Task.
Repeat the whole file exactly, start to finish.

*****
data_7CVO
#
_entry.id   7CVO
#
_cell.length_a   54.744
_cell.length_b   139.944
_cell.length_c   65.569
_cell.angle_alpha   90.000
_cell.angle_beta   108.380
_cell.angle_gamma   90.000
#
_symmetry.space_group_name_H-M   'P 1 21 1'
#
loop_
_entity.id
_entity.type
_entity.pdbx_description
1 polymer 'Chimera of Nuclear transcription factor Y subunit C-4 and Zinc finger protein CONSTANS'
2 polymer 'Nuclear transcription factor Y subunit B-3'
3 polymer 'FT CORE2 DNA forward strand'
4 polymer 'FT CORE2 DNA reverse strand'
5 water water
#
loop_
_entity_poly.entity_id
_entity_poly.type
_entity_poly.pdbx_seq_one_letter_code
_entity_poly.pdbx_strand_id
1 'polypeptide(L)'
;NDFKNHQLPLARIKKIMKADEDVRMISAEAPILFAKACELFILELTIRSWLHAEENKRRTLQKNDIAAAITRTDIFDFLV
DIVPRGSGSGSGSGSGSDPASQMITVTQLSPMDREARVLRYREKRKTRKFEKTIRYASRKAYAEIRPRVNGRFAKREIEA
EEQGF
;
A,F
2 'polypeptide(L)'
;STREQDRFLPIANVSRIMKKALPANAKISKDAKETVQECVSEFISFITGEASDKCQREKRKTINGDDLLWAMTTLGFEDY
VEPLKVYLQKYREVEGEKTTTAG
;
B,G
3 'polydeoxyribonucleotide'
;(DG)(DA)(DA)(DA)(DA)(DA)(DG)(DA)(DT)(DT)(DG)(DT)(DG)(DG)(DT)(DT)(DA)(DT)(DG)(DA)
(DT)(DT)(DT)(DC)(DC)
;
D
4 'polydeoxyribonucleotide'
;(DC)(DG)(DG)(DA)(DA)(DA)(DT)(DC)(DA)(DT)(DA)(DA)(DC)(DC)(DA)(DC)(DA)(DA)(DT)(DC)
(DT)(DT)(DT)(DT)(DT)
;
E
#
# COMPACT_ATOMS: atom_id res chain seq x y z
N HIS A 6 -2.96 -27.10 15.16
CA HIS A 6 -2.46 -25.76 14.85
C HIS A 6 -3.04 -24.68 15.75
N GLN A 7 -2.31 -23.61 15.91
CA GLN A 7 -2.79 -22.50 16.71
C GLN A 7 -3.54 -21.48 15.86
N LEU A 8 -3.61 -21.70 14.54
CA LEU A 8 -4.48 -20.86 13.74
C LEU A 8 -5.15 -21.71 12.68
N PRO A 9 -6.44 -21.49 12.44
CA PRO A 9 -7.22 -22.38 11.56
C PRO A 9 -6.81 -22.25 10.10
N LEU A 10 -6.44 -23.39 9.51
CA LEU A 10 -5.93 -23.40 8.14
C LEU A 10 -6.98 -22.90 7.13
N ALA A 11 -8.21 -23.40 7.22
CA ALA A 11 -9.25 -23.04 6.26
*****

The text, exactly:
data_7CVO
#
_entry.id   7CVO
#
_cell.length_a   54.744
_cell.length_b   139.944
_cell.length_c   65.569
_cell.angle_alpha   90.000
_cell.angle_beta   108.380
_cell.angle_gamma   90.000
#
_symmetry.space_group_name_H-M   'P 1 21 1'
#
loop_
_entity.id
_entity.type
_entity.pdbx_description
1 polymer 'Chimera of Nuclear transcription factor Y subunit C-4 and Zinc finger protein CONSTANS'
2 polymer 'Nuclear transcription factor Y subunit B-3'
3 polymer 'FT CORE2 DNA forward strand'
4 polymer 'FT CORE2 DNA reverse strand'
5 water water
#
loop_
_entity_poly.entity_id
_entity_poly.type
_entity_poly.pdbx_seq_one_letter_code
_entity_poly.pdbx_strand_id
1 'polypeptide(L)'
;NDFKNHQLPLARIKKIMKADEDVRMISAEAPILFAKACELFILELTIRSWLHAEENKRRTLQKNDIAAAITRTDIFDFLV
DIVPRGSGSGSGSGSGSDPASQMITVTQLSPMDREARVLRYREKRKTRKFEKTIRYASRKAYAEIRPRVNGRFAKREIEA
EEQGF
;
A,F
2 'polypeptide(L)'
;STREQDRFLPIANVSRIMKKALPANAKISKDAKETVQECVSEFISFITGEASDKCQREKRKTINGDDLLWAMTTLGFEDY
VEPLKVYLQKYREVEGEKTTTAG
;
B,G
3 'polydeoxyribonucleotide'
;(DG)(DA)(DA)(DA)(DA)(DA)(DG)(DA)(DT)(DT)(DG)(DT)(DG)(DG)(DT)(DT)(DA)(DT)(DG)(DA)
(DT)(DT)(DT)(DC)(DC)
;
D
4 'polydeoxyribonucleotide'
;(DC)(DG)(DG)(DA)(DA)(DA)(DT)(DC)(DA)(DT)(DA)(DA)(DC)(DC)(DA)(DC)(DA)(DA)(DT)(DC)
(DT)(DT)(DT)(DT)(DT)
;
E
#
# COMPACT_ATOMS: atom_id res chain seq x y z
N HIS A 6 -2.96 -27.10 15.16
CA HIS A 6 -2.46 -25.76 14.85
C HIS A 6 -3.04 -24.68 15.75
N GLN A 7 -2.31 -23.61 15.91
CA GLN A 7 -2.79 -22.50 16.71
C GLN A 7 -3.54 -21.48 15.86
N LEU A 8 -3.61 -21.70 14.54
CA LEU A 8 -4.48 -20.86 13.74
C LEU A 8 -5.15 -21.71 12.68
N PRO A 9 -6.44 -21.49 12.44
CA PRO A 9 -7.22 -22.38 11.56
C PRO A 9 -6.81 -22.25 10.10
N LEU A 10 -6.44 -23.39 9.51
CA LEU A 10 -5.93 -23.40 8.14
C LEU A 10 -6.98 -22.90 7.13
N ALA A 11 -8.21 -23.40 7.22
CA ALA A 11 -9.25 -23.04 6.26